WARSAW: Poland is chasing chief financial officers who go too far in reducing their companies’ tax burdens as it plans to boost corporate tax revenue by a third.
Pawel Gruza, a deputy finance minister who spent 15 years advising businesses how to minimise their tax load, intends to reverse a 30% drop off in corporate income tax over the past decade, he said in an interview. Rebuilding the tax base to its 2008 level would mean more than $3.5bn in additional budget revenue per year.
Gruza has already overseen a 20% increase in inflows from value-added taxes this year, narrowing the budget deficit and shoring up the government’s financial-market credibility amid a boom in welfare spending.
“We should change the habits of CFOs, who must start taking to account risks they’ve been neglecting when applying optimisation schemes,” said Gruza, a former consultant at Ernst & Young. “The era of aggressive tax optimisation is over.”
While Poland has had success in fighting VAT and excise-tax fraud in industries such as fuel distribution and electronics, inflows from corporate tax as a portion of gross domestic product remain at about half of the average of the OECD club of industrialised nations.
The government led by the Law & Justice party, which stands accused by the European Union of eroding the rule of law, won elections in 2015 after pledging to force companies, especially those with foreign owners, to “share” more of their profits with Polish citizens. Deputy Prime Minister Mateusz Morawiecki said last month that mounting EU criticism of democratic standards was backlash for the government’s pursuit of economic patriotism.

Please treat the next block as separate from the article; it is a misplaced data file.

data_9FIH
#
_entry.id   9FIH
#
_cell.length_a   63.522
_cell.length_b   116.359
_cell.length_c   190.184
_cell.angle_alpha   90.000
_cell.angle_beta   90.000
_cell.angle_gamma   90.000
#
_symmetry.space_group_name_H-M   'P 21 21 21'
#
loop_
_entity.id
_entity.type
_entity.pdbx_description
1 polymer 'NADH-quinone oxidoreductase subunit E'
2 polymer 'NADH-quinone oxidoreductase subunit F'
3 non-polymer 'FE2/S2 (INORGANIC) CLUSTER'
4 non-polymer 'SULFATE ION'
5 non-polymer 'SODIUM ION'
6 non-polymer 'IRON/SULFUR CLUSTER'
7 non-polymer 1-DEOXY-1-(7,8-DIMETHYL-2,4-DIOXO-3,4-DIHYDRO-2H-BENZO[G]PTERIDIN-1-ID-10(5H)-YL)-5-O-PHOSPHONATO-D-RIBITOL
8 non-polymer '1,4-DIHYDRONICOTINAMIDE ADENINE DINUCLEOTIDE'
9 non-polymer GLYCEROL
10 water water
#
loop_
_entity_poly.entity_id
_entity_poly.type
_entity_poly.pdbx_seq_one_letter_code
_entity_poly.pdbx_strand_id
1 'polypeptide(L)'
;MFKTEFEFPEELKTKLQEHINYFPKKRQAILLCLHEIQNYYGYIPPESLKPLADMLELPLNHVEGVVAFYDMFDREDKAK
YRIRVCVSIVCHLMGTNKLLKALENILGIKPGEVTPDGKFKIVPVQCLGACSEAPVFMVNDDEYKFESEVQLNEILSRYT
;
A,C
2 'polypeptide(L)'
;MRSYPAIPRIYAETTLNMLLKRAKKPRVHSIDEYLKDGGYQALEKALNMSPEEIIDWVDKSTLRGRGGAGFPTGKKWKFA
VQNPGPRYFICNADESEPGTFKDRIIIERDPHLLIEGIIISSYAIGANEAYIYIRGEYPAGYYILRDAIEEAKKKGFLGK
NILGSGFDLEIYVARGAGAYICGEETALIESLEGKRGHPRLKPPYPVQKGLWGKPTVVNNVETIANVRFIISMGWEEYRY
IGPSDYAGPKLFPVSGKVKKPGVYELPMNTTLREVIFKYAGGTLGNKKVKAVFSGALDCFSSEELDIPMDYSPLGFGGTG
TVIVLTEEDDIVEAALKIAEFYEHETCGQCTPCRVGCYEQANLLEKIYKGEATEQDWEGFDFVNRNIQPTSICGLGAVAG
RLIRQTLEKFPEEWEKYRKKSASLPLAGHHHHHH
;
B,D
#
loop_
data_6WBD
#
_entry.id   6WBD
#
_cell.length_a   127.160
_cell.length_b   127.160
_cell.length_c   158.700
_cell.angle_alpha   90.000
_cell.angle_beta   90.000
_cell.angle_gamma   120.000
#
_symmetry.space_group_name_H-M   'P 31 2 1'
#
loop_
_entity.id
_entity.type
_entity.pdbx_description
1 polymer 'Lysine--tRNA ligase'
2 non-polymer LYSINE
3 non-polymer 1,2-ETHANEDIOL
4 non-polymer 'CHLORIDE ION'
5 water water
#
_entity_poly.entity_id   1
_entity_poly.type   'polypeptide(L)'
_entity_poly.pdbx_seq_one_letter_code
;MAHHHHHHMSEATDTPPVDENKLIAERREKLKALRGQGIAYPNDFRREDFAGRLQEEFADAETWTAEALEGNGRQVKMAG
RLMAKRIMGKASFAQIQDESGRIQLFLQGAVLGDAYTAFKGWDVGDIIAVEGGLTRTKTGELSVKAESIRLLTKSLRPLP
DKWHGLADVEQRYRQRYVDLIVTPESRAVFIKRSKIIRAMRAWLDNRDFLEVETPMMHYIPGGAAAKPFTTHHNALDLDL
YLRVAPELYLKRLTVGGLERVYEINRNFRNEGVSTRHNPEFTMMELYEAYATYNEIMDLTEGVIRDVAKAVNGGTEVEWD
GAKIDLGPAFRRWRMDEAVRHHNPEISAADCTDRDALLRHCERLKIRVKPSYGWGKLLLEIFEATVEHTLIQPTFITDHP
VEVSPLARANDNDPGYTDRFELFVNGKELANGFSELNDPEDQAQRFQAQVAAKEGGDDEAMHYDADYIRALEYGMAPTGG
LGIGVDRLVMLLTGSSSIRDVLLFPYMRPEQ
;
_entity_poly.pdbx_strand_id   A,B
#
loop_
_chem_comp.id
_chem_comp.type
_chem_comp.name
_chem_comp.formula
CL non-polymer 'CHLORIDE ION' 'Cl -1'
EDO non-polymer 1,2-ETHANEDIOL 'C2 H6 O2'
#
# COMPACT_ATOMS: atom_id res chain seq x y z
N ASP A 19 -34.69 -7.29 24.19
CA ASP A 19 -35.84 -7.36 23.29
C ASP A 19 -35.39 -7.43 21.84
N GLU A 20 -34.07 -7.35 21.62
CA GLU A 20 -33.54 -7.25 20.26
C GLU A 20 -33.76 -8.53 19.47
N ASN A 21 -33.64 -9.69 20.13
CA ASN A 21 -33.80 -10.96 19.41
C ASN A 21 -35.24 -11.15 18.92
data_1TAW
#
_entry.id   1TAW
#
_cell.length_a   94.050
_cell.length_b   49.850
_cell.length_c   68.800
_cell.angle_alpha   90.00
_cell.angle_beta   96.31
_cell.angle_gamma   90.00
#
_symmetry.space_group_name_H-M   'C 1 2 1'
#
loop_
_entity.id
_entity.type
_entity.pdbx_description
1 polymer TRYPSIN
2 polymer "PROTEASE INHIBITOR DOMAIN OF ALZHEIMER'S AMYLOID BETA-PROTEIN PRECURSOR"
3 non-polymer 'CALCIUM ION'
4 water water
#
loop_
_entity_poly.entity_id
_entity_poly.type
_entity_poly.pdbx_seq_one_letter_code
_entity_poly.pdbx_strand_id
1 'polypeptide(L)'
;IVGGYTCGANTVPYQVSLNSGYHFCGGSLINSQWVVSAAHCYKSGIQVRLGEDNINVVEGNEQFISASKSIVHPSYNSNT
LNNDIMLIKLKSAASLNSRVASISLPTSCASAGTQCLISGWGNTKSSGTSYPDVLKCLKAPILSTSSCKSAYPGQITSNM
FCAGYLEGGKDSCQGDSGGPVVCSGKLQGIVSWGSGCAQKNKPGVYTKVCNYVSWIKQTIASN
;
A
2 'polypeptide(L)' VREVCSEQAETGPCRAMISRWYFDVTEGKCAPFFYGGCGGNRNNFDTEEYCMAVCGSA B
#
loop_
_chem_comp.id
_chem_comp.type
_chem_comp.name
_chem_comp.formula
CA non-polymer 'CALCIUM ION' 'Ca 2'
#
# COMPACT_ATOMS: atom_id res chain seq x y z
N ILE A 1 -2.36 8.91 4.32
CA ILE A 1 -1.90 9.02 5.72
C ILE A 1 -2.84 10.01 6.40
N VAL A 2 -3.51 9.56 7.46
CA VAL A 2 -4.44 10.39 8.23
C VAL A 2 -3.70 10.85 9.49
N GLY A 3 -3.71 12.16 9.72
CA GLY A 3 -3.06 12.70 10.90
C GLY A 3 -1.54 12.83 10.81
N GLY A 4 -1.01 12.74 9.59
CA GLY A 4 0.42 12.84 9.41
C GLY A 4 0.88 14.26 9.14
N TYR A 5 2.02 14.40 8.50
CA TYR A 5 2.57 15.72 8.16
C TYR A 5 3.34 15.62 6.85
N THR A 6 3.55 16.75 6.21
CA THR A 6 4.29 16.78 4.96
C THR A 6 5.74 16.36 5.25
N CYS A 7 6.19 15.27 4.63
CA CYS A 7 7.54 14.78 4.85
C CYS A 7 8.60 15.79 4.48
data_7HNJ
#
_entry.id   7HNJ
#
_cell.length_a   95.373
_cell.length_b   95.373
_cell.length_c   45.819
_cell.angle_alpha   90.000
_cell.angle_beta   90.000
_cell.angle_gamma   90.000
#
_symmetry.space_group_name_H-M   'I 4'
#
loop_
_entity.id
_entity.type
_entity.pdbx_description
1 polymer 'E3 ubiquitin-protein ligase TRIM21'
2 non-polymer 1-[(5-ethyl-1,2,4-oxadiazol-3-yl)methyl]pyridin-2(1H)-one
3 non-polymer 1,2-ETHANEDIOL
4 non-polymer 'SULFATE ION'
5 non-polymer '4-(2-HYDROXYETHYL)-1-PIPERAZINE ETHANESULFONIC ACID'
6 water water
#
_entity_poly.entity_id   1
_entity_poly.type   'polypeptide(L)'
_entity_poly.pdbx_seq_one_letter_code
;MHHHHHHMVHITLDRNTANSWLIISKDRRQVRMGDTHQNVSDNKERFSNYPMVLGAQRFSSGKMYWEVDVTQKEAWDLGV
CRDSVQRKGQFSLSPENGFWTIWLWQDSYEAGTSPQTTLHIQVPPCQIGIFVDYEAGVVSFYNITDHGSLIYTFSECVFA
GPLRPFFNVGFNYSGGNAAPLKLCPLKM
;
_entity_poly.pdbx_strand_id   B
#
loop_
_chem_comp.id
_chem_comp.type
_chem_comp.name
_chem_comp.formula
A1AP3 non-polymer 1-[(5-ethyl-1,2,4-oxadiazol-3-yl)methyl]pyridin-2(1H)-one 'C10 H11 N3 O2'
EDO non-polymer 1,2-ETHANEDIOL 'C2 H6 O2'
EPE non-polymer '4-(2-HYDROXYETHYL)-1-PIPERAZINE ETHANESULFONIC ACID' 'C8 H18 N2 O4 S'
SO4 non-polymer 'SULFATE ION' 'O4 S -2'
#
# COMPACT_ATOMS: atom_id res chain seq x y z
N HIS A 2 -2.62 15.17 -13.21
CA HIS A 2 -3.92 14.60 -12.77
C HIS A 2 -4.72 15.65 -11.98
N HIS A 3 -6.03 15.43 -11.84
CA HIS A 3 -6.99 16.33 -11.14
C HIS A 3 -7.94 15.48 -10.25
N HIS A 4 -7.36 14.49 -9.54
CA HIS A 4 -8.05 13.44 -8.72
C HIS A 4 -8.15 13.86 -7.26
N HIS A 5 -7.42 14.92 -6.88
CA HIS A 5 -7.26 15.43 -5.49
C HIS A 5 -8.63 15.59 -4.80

Last month, parliament changed the corporate-tax code to limit the risk of excessive transfers of income abroad. It set a tighter cap on the cost of financing from parent companies abroad and for licenses sold to Polish units, while trimming the use of entities registered in tax havens. There’s also a new levy on revenue from commercial real estate.
The regulations come a year after the introduction of the General Anti-Abuse Rule, which allow the tax-man to interpret regulations with more flexibility in its search for tax evaders. This has already brought some results.
The effective income tax rate for the 20 companies on Warsaw’s benchmark WIG20 stock index increased 4 percentage points to 24% in the first half of the year, compared with the same period of 2016, according to data collected by Bloomberg. That’s higher than the 19% levy on company profits as some Corps paid back taxes for previous years and lenders faced an additional industry tariff.
Debt collector Kruk said in September that its effective tax rate may rise “significantly” next year, while UK-based loan provider International Personal Finance said Polish tax changes may wipe out a fifth of its profits. Retailers CCC or LPP have in past years abandoned arrangements transferring trademarks or licenses to entities registered abroad.